Karl Marx’s Hegelianism and romantic rhetoric are so beguiling that it is easy to overlook that he, too, was a Newtonian in his essential metaphor. Instead of considering the individual atom, he looked at them in groups. It is as though his imaginative lens was not the magnet, the Leyden jar, or the telescope—the Newtonian toys of the eighteenth-century philosophers—but the steam pump and its piston. The “wheel of history” is spun by the release of pressure in a “revolution” brought about by the “increase in number” and “concentration in masses” of the proletariat. The terms of his metaphor should bring Boyle’s Law to mind. To be sure, Marx’s votaries in the nineteenth century and after have typically been motivated by their experience—or at least their perception—of injustice and by their identification with a group of persons who have been similarly mistreated. That is a strong motivator, usually much stronger than the passions and interests of the individual seeking to amass and to protect his own property. Yet while acknowledging the motivation, we should not lose sight of the metaphor that cloaks it with the guise of social-scientific impartiality and righteousness. Social science always trades in metaphors, even when it presents us with curves that are to be flattened.
Today, we have refined our metaphors. In place of Kant’s Newtonian forces and Marx’s pressure-cooker, we can claim to be attending to data that is more empirical, more directly measurable. The problem, however, is that we are constantly appealing to metaphors at the same time as we tell ourselves that we are talking about nature—even human nature—directly. We seem to think that the words we are using are not metaphorical at all. Increasingly, we consent to be ruled by models without stopping to wonder just what a model is. We bow to the authority of curves without asking what the axes of the graph are attempting to capture or what they are leaving out. Our increasing reliance on social science is tragic because we lack a salutary habit of methodological criticism.
“We’re following the science.” “Ours is a science-based response.” These phrases should ring hollow to us not because there is nothing to know about viruses but instead because they are masks for the uncritical application of a limited understanding of some feature of the non-human world to problems that we ought to face as free and intelligent beings pursuing common goods. There may be trustworthy biology out there, but it is hard to disengage from the layers of unacknowledged assumptions about human action that obscure it.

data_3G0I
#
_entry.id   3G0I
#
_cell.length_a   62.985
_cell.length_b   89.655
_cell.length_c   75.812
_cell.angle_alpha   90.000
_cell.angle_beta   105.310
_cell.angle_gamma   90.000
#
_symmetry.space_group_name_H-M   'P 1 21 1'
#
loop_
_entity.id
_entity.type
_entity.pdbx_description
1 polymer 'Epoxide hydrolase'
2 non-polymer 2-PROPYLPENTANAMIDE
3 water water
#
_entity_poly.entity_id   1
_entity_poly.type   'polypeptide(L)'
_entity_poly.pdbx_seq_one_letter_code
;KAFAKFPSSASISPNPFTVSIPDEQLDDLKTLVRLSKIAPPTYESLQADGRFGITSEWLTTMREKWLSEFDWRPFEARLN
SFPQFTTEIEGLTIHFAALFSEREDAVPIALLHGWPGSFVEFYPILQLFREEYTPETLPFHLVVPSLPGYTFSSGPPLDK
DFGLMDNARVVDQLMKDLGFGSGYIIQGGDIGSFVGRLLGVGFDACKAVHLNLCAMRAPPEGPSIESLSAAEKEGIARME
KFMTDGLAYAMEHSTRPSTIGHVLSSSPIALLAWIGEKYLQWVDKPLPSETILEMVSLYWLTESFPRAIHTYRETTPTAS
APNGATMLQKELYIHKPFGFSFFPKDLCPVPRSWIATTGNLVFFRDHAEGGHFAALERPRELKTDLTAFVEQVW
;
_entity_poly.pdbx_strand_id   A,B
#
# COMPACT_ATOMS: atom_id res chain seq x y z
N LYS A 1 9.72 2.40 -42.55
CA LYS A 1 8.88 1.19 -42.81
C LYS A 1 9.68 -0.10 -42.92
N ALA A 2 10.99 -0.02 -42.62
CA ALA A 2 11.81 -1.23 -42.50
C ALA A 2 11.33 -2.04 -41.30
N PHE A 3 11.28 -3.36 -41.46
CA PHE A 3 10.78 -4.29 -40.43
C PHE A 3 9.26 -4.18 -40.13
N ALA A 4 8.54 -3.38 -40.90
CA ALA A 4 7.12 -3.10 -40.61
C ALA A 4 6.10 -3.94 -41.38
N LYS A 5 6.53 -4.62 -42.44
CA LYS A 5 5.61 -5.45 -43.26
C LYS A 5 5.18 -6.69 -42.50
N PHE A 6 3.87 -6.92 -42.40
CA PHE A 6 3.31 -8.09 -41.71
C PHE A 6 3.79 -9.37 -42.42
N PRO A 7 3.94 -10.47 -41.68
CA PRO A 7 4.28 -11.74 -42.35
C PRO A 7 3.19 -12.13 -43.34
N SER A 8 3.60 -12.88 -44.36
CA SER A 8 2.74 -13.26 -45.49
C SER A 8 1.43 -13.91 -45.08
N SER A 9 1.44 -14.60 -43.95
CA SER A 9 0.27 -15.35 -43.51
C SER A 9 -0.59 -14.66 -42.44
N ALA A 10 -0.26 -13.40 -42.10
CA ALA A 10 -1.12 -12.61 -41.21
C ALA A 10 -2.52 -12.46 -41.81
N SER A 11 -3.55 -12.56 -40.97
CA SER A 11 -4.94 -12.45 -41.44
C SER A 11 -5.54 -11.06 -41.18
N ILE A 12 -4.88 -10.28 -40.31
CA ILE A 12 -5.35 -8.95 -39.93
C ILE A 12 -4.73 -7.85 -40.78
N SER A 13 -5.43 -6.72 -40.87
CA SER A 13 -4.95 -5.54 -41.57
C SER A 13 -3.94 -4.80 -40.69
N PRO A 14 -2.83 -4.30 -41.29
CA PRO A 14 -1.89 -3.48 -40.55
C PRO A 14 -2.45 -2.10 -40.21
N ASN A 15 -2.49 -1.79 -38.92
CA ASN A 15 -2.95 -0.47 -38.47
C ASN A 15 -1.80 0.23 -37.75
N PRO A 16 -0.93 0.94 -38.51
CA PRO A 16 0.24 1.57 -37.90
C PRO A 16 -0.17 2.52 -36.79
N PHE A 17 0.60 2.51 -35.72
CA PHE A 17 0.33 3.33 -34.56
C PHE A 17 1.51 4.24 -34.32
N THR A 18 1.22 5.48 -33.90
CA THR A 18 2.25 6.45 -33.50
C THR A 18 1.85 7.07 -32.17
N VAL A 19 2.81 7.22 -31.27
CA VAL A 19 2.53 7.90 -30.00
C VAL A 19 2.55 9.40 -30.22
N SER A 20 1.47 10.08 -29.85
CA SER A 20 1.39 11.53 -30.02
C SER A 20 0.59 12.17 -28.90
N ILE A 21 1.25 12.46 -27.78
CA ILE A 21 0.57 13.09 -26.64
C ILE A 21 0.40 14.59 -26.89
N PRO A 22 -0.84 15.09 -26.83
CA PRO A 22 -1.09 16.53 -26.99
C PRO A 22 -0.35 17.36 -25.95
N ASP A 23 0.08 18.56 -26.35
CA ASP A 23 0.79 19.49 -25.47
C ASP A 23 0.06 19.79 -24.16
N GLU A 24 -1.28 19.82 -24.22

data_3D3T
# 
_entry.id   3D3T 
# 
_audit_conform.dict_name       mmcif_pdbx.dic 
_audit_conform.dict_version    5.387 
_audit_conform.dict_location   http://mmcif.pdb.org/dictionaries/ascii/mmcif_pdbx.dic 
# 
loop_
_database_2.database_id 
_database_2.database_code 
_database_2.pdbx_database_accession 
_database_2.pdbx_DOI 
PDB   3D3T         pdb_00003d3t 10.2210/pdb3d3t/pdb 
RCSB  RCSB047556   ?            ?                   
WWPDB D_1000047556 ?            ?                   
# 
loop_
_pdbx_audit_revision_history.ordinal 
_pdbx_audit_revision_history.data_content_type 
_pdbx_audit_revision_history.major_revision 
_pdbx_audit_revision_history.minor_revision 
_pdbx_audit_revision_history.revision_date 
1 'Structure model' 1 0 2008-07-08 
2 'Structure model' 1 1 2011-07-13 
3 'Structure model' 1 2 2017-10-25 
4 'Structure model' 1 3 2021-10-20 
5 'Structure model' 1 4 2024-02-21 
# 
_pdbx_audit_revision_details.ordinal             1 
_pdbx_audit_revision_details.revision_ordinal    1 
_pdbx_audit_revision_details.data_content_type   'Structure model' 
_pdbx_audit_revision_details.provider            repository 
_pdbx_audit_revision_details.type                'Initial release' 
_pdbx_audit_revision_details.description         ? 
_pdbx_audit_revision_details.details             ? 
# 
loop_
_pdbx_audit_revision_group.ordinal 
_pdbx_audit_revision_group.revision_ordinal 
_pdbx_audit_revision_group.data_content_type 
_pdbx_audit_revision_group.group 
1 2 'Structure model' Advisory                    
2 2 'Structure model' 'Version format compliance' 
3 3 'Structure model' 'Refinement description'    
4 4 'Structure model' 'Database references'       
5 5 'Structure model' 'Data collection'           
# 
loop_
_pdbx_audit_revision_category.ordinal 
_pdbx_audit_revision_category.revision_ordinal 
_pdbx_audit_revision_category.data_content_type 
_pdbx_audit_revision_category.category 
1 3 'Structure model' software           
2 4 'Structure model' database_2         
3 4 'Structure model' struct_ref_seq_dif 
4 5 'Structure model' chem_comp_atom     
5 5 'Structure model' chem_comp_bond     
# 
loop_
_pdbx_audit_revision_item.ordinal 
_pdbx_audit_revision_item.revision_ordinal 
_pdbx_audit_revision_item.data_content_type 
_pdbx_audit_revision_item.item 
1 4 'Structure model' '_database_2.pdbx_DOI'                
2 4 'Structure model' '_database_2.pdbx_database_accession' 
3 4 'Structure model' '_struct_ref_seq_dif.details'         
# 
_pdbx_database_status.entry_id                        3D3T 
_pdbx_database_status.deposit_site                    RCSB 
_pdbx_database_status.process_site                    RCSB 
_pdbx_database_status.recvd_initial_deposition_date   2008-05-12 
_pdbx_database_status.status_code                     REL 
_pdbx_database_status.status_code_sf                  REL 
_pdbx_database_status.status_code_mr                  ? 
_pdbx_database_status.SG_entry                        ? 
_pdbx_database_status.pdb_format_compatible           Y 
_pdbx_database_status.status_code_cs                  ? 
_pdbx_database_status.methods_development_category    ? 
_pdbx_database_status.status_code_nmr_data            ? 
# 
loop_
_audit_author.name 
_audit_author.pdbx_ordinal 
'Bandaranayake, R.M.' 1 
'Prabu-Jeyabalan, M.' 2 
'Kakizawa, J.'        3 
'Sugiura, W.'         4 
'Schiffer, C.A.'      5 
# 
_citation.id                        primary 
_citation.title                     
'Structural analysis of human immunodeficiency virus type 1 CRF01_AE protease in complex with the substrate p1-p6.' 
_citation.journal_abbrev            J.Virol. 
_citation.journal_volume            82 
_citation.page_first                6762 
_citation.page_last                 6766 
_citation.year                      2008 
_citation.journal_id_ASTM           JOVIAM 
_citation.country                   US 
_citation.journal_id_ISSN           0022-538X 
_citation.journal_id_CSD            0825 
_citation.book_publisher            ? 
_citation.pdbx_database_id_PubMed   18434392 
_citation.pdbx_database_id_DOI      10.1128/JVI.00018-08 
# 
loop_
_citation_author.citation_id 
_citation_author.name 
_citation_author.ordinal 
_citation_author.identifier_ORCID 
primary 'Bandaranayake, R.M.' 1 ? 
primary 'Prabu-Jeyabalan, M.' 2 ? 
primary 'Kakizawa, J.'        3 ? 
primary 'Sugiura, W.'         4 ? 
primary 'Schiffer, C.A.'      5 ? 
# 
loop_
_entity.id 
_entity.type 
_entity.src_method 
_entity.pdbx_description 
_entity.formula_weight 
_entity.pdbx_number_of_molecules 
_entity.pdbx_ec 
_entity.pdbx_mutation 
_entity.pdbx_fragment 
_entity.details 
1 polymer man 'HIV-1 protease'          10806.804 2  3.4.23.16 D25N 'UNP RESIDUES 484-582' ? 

Secular modernity is addicted to the placebo of social scientific claims to impartial certitude because it lacks a shared understanding of the human good. There is nothing too surprising about such a state of affairs. We should be gripped with sorrow, however, that the same addiction should characterize so much religious utterance, even official pronouncements of the Catholic Church. There is, after all, something diabolical about the temptation to absolutize social science: it is a grasping after a knowledge appropriate to God alone. What we most need today, in the Church and in America, is the courage to exercise practical reason and to stand by the best prudential judgments we can muster. Should we seek to bolster our practical reason by learning as much as we can from scientists? Yes. Should we also learn from careful students of human action in the aggregate? Certainly. But we need to do so in air that has been cleared of the soporific vapors of intellectual narcotics.